In the past, the only way for fleet managers to plan service routes was by manually plotting out destinations. Although it fails to account for variables like traffic, weather, and last-minute changes, static routing has been the status quo for many years. However, global positioning technology (GPS) has changed everything from the route we take to work to the way emergency responders respond to distress calls. GPS as we know it has been around for over 40 years, but it’s relatively recent that it’s become affordable and normalized within field operations.
As such, there is a new standard in field service routing, and fleet management best practices call for dynamic route planning, a flexible approach to devising routes.
As such, there is a new standard in field service routing, and fleet management best practices call for dynamic route planning, a flexible approach to devising routes. It uses GPS to calculate travel times and responds to traffic changes, service priorities, and other unforeseen events.
With this broad understanding of the applications of both static and dynamic routing, it’s time to explore how these fleet management tactics differ. Read on to determine whether your route planning operations have room for improvement.
Among the beneficial aspects of dynamic route planning software is automated sequencing. If stops aren’t sequenced efficiently, drivers may take longer to complete their route and productivity may suffer. Bringing on new clients located further away from your headquarters can compound these problems as travel times increase and drivers may struggle with unfamiliar areas.
In static routing, stop sequencing can be a time-consuming process performed manually by the fleet manager. But in business, anything that can be automated often should be. Fleet route planning is no exception. The automation of stop sequencing can be a benefit to fleet managers in particular, who can spend less time reviewing routes and more time focused on analyzing insights.
If your business is still using paper work orders, you’re risking documents getting lost or damaged. Fleet managers may also have to spend extra time inputting that data into their system.
Route optimization software with work order management capabilities can make it possible for technicians to complete orders on their mobile devices. Work order details can be entirely digital and instantly logged into a central database. This can mean quicker status updates, no more losing paperwork, and no hard copies to file and store away.
A new standard of convenience can come with digital automation and fleet GPS software. Dynamic routing can make easy work of on-the-go route adjustments and can predict arrival times with high accuracy. This can mean more efficient drivers and better customer service.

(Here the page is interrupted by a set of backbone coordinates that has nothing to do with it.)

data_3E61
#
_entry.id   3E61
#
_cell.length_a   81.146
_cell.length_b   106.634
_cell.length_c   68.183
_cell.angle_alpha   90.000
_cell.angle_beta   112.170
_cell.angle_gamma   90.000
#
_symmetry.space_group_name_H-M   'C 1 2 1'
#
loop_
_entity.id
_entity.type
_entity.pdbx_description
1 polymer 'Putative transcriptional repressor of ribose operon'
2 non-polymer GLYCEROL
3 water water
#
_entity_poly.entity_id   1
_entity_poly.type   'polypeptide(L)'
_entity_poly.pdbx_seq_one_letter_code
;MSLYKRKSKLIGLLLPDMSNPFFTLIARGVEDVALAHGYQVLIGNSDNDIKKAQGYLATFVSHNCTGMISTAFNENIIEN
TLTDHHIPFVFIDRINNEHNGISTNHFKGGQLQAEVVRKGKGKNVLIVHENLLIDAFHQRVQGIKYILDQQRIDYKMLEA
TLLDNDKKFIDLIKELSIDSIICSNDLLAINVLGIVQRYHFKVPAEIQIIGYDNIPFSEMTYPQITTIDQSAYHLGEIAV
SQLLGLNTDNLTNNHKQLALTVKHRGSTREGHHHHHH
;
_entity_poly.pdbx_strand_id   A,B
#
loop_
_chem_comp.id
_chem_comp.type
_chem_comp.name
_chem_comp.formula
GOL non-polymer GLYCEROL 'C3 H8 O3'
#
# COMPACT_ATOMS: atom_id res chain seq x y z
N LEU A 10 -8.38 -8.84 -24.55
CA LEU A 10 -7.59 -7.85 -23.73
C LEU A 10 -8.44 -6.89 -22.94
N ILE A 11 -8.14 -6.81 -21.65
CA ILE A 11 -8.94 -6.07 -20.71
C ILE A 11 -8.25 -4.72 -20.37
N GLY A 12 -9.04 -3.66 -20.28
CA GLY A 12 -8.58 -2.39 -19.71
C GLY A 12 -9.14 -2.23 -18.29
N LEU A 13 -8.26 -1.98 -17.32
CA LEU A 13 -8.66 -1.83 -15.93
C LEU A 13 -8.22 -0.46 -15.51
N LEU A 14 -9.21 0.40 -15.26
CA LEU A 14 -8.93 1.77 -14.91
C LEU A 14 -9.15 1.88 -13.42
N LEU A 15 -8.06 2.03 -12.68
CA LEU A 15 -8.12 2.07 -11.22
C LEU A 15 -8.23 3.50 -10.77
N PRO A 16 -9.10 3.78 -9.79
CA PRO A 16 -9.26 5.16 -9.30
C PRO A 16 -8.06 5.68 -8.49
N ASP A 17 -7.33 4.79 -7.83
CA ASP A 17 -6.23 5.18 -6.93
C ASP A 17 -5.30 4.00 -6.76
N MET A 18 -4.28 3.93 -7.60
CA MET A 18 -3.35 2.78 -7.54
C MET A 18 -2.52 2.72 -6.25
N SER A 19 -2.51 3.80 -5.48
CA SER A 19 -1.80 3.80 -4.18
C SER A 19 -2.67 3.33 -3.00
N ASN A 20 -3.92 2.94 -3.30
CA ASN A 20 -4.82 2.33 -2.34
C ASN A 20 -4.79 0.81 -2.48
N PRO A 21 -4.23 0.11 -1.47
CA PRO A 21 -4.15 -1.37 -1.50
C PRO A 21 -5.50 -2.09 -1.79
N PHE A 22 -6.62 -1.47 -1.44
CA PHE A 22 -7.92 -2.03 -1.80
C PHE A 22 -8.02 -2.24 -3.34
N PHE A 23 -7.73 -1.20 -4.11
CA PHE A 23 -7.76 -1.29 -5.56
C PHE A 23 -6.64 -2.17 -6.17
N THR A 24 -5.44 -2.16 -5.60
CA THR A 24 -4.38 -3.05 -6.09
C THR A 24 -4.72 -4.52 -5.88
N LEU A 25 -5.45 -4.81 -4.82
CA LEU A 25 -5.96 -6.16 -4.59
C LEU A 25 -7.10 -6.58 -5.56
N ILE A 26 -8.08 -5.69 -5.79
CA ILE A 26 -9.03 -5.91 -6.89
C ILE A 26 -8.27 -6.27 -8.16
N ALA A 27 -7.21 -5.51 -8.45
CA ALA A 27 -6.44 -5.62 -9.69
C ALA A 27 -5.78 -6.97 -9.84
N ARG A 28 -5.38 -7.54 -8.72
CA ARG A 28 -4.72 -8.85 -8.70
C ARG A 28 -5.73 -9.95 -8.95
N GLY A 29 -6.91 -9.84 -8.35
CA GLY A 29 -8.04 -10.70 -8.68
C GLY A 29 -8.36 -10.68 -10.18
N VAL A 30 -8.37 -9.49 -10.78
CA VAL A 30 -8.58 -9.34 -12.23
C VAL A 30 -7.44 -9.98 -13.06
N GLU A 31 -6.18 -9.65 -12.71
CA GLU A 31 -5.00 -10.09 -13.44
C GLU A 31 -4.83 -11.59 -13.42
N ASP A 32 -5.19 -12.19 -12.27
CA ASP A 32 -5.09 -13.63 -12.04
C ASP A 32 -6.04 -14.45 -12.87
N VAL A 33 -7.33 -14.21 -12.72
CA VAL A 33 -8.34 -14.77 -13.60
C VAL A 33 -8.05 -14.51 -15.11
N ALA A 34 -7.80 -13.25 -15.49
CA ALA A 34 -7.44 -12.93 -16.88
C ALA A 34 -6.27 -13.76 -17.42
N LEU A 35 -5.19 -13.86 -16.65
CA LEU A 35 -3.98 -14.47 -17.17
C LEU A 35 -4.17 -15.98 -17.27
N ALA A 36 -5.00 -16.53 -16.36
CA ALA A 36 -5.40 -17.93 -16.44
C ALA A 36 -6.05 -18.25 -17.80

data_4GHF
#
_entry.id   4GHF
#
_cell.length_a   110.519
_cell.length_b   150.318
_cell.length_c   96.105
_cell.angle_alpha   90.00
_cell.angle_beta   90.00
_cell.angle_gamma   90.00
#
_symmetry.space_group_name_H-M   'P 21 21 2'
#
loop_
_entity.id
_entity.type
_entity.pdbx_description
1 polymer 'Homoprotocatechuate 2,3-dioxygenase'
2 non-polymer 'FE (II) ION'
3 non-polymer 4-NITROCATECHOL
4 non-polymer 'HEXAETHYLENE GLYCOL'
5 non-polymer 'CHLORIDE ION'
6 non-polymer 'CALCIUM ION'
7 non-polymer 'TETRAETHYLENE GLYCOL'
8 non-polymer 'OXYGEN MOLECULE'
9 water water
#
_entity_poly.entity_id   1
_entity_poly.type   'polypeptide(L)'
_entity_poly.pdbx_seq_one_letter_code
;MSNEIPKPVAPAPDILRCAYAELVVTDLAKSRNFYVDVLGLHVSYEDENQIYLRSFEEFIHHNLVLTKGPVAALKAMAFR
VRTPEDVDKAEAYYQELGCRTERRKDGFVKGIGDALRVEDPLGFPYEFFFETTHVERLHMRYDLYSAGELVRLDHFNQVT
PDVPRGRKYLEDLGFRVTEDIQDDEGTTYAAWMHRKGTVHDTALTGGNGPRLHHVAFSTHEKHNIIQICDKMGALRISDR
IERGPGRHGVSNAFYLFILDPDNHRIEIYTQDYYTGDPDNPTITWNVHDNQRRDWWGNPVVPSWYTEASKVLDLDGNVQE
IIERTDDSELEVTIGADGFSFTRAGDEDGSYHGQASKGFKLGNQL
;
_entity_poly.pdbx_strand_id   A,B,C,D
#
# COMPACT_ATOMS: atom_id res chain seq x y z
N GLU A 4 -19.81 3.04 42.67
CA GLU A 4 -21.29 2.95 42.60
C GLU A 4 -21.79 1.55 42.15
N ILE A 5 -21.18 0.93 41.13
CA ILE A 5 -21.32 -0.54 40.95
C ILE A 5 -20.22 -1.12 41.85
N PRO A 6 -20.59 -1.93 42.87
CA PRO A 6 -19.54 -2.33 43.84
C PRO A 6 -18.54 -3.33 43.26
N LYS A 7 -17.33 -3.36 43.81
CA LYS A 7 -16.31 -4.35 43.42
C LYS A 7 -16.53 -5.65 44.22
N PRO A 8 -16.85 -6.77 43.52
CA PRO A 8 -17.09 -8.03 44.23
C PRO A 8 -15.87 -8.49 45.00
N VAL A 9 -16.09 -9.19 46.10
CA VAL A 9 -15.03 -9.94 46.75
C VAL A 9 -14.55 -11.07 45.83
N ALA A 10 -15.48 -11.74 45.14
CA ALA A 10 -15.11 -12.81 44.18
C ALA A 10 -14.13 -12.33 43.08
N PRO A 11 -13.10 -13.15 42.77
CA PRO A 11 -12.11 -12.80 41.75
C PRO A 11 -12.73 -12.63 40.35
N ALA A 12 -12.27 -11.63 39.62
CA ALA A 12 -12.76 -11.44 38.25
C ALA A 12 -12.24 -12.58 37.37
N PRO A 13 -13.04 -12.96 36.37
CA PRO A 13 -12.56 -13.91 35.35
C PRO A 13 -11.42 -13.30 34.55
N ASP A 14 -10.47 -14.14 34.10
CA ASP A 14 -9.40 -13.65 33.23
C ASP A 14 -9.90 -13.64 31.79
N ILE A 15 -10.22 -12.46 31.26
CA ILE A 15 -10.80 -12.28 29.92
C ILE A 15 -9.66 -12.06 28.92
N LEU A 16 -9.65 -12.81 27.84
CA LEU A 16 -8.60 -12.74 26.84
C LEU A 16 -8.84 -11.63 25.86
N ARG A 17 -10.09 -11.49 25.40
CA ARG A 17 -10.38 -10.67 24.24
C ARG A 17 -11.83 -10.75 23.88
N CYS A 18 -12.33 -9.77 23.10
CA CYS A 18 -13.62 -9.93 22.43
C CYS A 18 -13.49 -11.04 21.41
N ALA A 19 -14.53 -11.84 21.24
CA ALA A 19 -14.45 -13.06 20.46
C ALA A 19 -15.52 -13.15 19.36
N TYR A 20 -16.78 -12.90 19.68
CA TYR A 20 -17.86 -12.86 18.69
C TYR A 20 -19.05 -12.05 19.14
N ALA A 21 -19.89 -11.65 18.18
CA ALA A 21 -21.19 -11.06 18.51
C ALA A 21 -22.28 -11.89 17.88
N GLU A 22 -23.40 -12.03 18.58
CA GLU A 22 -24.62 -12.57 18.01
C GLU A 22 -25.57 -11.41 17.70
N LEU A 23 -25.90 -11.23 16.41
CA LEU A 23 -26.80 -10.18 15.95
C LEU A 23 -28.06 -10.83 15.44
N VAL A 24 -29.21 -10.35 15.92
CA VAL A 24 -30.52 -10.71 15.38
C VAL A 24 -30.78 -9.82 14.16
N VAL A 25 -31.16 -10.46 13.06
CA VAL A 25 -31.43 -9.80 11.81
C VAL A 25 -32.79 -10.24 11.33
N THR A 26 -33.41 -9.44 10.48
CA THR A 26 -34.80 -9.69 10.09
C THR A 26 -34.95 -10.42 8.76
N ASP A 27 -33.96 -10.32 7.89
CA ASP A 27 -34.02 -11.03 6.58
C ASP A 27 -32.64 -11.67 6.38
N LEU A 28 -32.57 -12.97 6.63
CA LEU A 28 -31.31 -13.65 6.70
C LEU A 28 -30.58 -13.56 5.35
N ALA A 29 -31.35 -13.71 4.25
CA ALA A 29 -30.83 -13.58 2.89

Route planner software with vehicle tracking can also provide insight into whether a driver is falling behind schedule or is in danger of missing an important deadline. The fleet manager can observe drivers’ status and decide whether to notify the client or reroute another driver.
Unexpected problems can arise no matter how well a vehicle is maintained. A nail in the tire, a problem with the engine, or a collision can derail an entire workday. Dynamic routing software can’t prevent these hiccups, but it can be used to respond quickly and mitigate the effects.
A watchful fleet manager can re-optimize routes at the first sign of trouble or re-assign jobs to other nearby drivers. This helps ensure that customers receive the best possible service. He or she can also keep an eye on driver behaviors, like acceleration and braking, and address risky behavior before an accident occurs. Loss of productivity aside, keep in mind that car accidents can eat into profits in the form of property damages, medical care, legal costs, and rising insurance rates.
Most often, the only way a business can grow is with a surplus of resources or time. Fleet management software with route optimization can make better use of both, and the results can be dramatic.
For example, work that used to require one driver, one vehicle, and eight hours on a static route may only take five hours with dynamic routing. When you apply these optimizations to multiple routes over time, you may be looking at weeks or even months of free capacity that can be used towards new clients, larger orders, or getting ahead of schedule.
If drivers were able to follow the same fixed routes every day, then static route planning may be sufficient. Because orders may fluctuate and accidents may happen, strict adherence to a pre-set route can be inefficient and wasteful. Traffic and order volumes vary, and customers have a much higher expectation of timeliness and accuracy.
Need a driver to make an urgent stop outside his or her route before the end of the day? A good fleet management software should have route optimization features that offer exceptional flexibility. With flexibility, fleet managers should be able to lessen unexpected changes, reduce service times, and improve customer service. If you’re still shopping around for the right fleet routing software, InboundLogistics.com provides comparison options. You can also check out our blog on field service scheduling.
Static route planning is an outdated technique that requires a lot of hands-on maintenance. But with dynamic routing software, it is quickly becoming the new industry standard.
Technology is changing the way we do business, and the role of the fleet manager is changing along with it. Dynamic routing can make it possible for fleet managers to put route planning on auto-pilot, allowing them to focus on the big picture and find innovative new ways to drive productivity. To learn more about how you can use dynamic routing to increase efficiency in your business, visit our EnSight+ product page.
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